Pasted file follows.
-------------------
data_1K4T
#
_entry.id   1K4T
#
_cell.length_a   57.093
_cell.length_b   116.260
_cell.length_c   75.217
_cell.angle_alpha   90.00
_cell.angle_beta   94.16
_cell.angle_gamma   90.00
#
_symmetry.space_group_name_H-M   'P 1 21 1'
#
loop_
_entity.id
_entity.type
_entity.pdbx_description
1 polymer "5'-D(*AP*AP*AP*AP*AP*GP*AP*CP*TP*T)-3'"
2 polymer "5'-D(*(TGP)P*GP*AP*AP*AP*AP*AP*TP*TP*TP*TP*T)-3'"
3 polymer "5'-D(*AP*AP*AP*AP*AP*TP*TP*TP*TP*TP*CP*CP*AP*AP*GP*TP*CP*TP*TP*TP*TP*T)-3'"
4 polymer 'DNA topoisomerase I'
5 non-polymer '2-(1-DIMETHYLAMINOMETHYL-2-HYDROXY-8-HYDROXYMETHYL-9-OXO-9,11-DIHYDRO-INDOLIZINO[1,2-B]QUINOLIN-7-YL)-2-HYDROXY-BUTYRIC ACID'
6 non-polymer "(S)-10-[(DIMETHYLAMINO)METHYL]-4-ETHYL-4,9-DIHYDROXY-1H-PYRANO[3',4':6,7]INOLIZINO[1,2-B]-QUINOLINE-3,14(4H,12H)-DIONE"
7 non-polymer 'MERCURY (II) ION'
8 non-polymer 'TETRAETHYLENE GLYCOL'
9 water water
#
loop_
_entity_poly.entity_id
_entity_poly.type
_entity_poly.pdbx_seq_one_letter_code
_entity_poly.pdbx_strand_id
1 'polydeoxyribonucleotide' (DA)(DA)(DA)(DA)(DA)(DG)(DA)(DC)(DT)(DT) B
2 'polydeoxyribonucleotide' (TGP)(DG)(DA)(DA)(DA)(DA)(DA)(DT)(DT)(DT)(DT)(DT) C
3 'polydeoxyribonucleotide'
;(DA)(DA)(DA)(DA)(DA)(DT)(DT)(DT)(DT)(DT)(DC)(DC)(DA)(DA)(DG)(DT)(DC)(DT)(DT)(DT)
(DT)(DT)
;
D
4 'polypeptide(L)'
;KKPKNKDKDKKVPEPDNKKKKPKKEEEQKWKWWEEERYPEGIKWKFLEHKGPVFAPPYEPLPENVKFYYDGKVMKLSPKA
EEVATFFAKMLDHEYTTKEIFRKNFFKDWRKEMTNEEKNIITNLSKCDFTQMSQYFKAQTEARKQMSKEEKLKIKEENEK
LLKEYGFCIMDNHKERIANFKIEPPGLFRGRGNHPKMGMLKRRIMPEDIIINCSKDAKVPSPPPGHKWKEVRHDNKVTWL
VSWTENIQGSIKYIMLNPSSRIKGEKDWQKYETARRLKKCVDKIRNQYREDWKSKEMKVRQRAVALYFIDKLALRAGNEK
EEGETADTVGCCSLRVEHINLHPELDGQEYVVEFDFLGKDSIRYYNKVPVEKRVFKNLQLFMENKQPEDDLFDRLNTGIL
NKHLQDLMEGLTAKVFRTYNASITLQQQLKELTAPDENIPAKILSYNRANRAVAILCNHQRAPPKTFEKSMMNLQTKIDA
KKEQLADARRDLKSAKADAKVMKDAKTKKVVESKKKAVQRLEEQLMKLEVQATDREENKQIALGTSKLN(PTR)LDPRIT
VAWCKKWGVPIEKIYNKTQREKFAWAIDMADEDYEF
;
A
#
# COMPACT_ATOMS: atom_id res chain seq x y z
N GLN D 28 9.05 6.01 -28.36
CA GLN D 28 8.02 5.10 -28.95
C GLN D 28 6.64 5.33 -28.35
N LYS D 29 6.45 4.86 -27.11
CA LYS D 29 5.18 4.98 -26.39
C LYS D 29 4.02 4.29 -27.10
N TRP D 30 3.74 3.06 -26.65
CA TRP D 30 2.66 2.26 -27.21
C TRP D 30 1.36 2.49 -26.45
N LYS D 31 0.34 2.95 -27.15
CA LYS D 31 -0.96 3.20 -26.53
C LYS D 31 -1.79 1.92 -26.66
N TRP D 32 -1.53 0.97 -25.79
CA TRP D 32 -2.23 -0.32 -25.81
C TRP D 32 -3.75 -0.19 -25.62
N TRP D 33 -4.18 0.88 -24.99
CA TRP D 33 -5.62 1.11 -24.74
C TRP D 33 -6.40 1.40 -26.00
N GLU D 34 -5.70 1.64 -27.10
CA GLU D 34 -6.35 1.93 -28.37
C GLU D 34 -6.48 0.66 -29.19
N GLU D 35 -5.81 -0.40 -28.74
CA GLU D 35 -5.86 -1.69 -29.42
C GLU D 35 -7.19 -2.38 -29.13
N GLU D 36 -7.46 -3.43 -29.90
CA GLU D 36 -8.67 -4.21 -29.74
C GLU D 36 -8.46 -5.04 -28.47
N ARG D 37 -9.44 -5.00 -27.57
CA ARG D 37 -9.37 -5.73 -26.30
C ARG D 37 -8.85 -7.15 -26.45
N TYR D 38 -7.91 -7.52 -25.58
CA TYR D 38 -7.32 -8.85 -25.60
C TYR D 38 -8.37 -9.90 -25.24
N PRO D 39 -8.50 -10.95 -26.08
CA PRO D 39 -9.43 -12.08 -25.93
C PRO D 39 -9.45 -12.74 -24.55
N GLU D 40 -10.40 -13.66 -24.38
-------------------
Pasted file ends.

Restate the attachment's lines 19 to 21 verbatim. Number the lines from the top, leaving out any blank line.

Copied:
2 polymer "5'-D(*(TGP)P*GP*AP*AP*AP*AP*AP*TP*TP*TP*TP*T)-3'"
3 polymer "5'-D(*AP*AP*AP*AP*AP*TP*TP*TP*TP*TP*CP*CP*AP*AP*GP*TP*CP*TP*TP*TP*TP*T)-3'"
4 polymer 'DNA topoisomerase I'